Germany's Stuttgart University researches robotic prefabrication in timber construction, teams with robot arm manufacturer Kuka, timber engineering firm MüllerBlaustein, to develop thin plywood prototype into viable system for building industry
DUNEDIN, New Zealand
October 11, 2013
– Researchers at the University of Stuttgart have developed a lightweight timber construction system combining robotic prefabrication with computational design and simulation processes, as well as three-dimensional surveying technologies used in engineering geodesy.
In collaboration with Kuka, a manufacturer of industrial robot arms, and the timber construction and engineering company MüllerBlaustein, the partners investigated the potential of robotic prefabrication in timber construction. Their goal was to develop innovative and sustainable construction systems made from wood, which also expand the repertoire of architectural expression in timber construction.
Small and medium-sized enterprises in Baden-Württemberg are leading the industry in the field for specialized timber construction. In the past, timber fabrication processes were focused on either manual work or mass production of single elements. Although these techniques are elaborate and efficient, they are also inflexible. This is the reason for an increasing amount of interest being shown in computational design and fabrication processes, as well as the use of industrial robots. Robotic fabrication substantially expands the range of manufacturing possibilities and offers more freedom for developing innovative, material-oriented and adaptive construction systems.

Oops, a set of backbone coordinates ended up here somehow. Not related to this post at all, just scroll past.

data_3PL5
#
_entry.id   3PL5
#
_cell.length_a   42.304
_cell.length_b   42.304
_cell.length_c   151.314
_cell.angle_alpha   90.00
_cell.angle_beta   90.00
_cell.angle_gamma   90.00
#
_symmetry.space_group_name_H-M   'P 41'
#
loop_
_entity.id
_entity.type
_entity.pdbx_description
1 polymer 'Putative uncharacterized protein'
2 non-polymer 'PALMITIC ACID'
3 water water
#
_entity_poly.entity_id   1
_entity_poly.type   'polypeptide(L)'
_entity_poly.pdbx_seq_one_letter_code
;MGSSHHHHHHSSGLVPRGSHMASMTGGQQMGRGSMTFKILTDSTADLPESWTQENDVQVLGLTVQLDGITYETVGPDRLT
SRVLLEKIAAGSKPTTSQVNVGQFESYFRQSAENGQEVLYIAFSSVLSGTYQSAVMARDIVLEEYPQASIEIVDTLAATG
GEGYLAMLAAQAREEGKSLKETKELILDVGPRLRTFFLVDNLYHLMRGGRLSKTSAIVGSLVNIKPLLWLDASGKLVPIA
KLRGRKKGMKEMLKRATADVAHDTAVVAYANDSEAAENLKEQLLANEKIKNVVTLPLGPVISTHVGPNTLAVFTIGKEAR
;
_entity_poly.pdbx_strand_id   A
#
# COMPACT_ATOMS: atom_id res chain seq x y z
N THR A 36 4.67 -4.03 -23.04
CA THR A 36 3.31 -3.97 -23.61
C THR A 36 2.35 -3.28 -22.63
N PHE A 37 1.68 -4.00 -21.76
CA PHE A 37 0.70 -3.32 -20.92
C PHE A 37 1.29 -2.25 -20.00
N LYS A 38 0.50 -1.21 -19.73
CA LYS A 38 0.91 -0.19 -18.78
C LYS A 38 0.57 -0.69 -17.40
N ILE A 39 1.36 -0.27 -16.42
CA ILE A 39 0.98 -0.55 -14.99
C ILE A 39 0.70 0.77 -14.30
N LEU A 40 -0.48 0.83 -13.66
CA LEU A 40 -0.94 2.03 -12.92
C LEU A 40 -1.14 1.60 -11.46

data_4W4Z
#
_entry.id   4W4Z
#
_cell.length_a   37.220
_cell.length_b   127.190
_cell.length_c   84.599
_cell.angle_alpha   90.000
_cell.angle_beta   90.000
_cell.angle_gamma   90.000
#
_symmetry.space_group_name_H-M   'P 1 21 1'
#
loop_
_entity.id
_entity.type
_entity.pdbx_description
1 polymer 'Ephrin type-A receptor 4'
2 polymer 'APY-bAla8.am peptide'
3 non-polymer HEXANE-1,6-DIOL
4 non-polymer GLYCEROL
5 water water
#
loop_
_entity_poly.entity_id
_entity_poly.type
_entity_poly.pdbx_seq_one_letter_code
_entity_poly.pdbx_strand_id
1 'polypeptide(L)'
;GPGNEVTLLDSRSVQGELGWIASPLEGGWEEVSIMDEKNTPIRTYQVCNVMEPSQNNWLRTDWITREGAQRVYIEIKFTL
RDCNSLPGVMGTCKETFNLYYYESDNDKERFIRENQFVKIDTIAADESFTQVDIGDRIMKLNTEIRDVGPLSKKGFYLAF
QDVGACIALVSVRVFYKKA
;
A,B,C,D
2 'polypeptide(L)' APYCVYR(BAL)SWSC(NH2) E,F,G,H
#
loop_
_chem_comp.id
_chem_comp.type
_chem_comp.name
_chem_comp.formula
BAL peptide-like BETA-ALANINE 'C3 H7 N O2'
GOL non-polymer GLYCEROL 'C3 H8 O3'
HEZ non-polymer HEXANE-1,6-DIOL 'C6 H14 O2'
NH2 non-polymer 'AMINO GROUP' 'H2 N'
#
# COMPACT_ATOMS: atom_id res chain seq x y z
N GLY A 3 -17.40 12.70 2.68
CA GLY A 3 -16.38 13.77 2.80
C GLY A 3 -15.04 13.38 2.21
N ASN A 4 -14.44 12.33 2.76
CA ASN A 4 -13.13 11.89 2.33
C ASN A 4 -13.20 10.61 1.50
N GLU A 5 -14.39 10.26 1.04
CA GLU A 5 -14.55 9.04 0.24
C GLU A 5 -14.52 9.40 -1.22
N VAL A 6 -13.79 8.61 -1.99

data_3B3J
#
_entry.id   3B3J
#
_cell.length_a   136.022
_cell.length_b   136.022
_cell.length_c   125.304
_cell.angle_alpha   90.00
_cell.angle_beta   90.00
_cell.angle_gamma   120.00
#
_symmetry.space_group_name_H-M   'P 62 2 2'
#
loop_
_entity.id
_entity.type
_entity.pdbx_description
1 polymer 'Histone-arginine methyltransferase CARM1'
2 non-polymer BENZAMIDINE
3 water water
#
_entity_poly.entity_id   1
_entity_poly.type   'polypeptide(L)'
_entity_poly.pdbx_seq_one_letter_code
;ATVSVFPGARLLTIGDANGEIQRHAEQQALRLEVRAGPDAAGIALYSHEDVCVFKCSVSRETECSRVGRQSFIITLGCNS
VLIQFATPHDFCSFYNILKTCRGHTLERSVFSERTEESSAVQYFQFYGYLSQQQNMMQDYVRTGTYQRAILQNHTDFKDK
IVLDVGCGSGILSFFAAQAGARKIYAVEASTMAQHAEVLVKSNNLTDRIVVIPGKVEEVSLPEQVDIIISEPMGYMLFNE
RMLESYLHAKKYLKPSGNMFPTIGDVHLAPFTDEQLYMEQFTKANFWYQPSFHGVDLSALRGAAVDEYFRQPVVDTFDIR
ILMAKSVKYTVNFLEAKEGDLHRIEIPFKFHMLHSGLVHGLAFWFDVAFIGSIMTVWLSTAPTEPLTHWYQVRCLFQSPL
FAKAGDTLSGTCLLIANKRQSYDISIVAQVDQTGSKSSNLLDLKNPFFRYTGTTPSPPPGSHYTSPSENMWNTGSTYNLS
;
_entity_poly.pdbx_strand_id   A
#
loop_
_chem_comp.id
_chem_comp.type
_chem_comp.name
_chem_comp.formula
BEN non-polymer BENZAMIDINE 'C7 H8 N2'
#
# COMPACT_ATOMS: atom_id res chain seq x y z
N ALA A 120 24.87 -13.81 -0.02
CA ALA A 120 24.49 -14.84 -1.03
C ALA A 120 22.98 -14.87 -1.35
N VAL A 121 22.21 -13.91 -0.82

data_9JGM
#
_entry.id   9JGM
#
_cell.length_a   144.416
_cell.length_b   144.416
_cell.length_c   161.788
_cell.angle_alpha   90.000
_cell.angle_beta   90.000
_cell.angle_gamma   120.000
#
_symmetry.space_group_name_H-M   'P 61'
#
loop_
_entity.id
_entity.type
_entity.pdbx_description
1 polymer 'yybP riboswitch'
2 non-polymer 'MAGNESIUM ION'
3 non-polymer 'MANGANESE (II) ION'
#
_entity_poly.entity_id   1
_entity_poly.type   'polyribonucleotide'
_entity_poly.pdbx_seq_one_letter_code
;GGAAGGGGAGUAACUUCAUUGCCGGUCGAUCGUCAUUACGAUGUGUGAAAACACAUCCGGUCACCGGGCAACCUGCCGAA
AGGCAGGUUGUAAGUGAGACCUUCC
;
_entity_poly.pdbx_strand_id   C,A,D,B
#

The University of Stuttgart plays a leading role in the research of lightweight structures. In the summer of 2011 the Institute for Computational Design (ICD) and the Institute of Building Structures and Structural Design (ITKE), together with students at the University of Stuttgart constructed a bionic research pavilion made of extremely thin plywood. The Research Pavilion, which has been widely published and awarded, demonstrated the constructional and architectural potentials of robotic fabrication in timber construction on a prototypical level. These preliminary works are now being translated into a robotically fabricated, lightweight construction system with a practical orientation towards the specific requirements of the building industry.
For more information visit www.uni-stuttgart.de